The Diary of a Madman

by Lu Xun

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Student Question

In "The Diary of a Madman," what does the character believe will end cannibalism?

Quick answer:

In "The Diary of a Madman," the character in the story believes that the children must save themselves from practicing cannibalism by breaking away from their parents, or, alternatively, the parents must not teach cannibalism to their children, leading by example.

Expert Answers

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He seems to believe that not being taught to be cannibals will prevent children from becoming cannibals; they must be prevented from growing up to be like their parents, as the narrator believes that pretty much all of the adults he comes into contact with are cannibals that would like to eat him. Only the children can end this practice by either breaking away from their parents or by being raised by parents who do not teach them to be cannibals.

In the second entry, the narrator expresses his belief that even children who were not yet born when he wronged another person years ago, a man called Mr. Ku, have been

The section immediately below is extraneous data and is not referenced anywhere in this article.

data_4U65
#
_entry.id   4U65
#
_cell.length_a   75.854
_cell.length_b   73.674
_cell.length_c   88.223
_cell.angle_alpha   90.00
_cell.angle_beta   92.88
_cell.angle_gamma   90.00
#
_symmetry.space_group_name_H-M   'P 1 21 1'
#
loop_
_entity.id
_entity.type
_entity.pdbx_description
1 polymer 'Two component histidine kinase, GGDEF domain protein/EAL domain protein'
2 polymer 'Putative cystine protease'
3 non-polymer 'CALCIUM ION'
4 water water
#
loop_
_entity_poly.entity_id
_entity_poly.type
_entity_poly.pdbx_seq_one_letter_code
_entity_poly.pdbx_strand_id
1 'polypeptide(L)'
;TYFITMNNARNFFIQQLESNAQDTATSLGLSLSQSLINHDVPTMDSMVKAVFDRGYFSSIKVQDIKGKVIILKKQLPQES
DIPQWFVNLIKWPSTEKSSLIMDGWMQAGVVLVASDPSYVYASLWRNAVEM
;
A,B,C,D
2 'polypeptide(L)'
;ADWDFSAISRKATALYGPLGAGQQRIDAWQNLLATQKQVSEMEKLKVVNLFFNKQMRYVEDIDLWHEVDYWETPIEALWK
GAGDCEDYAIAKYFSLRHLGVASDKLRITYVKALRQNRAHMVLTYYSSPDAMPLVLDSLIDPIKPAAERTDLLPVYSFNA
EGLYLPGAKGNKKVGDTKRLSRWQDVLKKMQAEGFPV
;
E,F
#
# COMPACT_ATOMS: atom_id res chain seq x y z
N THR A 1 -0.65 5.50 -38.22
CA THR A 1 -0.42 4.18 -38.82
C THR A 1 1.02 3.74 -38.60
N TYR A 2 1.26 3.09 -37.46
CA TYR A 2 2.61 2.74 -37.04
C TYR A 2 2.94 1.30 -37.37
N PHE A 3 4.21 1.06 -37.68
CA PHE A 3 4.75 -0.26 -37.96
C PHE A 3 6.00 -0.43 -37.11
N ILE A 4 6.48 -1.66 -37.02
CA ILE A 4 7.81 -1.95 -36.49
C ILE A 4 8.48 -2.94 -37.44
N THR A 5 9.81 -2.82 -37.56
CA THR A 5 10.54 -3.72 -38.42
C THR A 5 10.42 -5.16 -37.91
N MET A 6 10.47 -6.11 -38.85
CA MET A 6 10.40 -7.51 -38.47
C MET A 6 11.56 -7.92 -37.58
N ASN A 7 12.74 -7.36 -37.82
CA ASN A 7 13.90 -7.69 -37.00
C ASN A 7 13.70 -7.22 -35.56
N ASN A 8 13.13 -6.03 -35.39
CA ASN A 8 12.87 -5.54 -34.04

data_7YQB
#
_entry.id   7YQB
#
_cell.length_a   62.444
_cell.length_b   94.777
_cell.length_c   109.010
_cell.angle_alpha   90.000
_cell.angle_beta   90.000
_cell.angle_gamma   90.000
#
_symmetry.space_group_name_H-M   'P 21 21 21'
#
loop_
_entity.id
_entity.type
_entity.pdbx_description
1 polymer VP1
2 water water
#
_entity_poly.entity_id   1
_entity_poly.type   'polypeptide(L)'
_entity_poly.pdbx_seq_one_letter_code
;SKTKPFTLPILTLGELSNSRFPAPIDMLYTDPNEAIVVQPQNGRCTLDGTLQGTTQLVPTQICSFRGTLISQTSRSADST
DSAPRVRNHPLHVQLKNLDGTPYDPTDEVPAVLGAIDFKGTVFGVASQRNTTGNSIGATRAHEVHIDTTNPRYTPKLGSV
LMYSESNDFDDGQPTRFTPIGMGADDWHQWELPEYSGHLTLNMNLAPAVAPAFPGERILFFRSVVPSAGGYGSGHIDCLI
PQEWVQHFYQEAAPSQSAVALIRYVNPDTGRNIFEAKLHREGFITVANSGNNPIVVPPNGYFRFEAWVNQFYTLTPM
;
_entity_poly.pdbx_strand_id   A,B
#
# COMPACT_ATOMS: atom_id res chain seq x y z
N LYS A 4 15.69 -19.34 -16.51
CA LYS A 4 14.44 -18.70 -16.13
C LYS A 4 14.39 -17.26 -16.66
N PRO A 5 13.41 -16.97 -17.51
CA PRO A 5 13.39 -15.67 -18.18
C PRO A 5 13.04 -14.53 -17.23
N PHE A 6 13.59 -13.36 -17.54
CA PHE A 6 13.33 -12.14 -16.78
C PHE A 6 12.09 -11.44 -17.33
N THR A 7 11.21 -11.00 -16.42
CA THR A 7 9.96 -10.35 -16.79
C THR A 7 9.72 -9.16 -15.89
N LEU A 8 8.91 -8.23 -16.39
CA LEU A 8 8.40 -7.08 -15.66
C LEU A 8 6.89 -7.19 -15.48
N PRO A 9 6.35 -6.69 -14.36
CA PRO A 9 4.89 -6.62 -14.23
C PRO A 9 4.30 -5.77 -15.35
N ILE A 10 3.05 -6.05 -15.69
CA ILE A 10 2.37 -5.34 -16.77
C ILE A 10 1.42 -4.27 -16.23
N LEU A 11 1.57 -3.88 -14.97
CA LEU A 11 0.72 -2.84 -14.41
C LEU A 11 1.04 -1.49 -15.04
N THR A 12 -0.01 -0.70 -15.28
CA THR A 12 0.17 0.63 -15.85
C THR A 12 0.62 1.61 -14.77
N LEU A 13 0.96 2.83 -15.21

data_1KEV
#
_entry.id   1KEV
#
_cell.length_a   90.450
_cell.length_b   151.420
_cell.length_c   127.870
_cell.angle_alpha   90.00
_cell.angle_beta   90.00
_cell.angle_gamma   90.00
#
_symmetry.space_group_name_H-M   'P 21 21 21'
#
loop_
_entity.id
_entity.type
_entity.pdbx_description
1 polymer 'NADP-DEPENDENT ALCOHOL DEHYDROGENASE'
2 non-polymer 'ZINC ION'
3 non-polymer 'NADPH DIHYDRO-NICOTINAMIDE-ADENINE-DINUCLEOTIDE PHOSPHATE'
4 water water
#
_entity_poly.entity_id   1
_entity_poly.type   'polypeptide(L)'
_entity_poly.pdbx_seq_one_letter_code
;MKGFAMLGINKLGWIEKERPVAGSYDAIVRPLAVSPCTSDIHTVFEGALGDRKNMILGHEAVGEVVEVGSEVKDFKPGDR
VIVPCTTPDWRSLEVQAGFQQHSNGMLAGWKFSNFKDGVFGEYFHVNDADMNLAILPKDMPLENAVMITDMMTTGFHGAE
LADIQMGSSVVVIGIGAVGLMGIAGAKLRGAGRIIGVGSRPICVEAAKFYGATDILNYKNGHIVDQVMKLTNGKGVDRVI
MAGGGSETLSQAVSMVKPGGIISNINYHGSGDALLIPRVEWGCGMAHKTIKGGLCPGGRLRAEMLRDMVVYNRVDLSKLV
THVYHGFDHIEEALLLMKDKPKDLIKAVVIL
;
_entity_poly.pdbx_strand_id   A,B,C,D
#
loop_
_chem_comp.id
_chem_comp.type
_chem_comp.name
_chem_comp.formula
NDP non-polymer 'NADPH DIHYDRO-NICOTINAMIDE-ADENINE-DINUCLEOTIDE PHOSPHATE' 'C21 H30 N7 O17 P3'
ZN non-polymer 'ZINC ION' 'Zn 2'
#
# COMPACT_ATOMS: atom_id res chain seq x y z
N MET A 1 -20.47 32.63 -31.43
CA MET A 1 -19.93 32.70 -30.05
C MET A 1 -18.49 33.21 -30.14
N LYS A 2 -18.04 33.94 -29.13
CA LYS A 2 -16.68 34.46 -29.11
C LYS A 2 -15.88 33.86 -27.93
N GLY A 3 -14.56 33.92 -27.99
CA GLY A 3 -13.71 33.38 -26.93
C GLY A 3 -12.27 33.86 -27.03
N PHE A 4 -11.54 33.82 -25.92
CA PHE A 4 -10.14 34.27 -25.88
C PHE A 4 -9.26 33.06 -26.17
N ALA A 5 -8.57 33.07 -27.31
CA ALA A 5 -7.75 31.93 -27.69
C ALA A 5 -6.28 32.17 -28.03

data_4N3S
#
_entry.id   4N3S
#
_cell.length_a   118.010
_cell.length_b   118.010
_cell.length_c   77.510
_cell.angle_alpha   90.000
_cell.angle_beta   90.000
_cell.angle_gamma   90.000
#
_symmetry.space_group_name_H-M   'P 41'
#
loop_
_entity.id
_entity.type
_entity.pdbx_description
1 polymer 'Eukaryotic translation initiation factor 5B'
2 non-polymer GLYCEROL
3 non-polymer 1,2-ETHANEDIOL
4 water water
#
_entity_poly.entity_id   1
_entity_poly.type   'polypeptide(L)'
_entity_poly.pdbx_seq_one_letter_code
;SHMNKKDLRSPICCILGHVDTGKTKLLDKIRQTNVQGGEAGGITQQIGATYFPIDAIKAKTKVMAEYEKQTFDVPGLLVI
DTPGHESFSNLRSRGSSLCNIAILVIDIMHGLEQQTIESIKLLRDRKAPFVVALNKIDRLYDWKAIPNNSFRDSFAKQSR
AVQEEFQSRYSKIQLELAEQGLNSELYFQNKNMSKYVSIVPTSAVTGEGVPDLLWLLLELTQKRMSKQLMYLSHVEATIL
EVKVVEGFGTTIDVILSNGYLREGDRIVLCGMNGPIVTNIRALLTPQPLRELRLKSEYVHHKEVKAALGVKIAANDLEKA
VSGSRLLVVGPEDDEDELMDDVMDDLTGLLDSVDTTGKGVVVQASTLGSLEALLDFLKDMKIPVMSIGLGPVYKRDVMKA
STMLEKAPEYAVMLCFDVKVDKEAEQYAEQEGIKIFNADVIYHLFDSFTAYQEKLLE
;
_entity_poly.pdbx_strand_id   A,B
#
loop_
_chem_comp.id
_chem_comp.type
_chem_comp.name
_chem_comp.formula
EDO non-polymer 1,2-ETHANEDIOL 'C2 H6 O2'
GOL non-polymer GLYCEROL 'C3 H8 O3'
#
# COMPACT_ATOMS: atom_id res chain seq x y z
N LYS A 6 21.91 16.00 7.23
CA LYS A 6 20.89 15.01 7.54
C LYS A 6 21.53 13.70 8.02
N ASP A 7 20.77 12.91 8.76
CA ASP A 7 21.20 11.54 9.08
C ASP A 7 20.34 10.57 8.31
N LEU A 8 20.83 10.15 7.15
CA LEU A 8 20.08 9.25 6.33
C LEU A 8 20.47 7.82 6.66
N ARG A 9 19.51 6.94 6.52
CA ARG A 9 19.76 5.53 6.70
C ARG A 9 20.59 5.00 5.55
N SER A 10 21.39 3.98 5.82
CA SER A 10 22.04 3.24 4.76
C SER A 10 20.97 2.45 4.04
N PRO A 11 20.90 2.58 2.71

eye[ing] [him] strangely [...] as if they were afraid of [him], as if they wanted to murder [him].

He hears a woman in the marketplace threaten to take a few bites out of her child in order to get out her frustration with the boy. In the eighth entry, he meets a young man who he believes to be a cannibal, and he fears that this man

has already taught his son: that is why even the children look at me so fiercely.

In the eleventh and twelfth entries, the speaker describes his fear that his brother actually killed and ate his sister when she was a child, and, moreover, he worries that his brother may actually have fed pieces of her to him and their mother as well so that they would have eaten her "unwittingly." In the thirteenth entry, the narrator says,

Perhaps there are still children who have not eaten men? Save the children. ...

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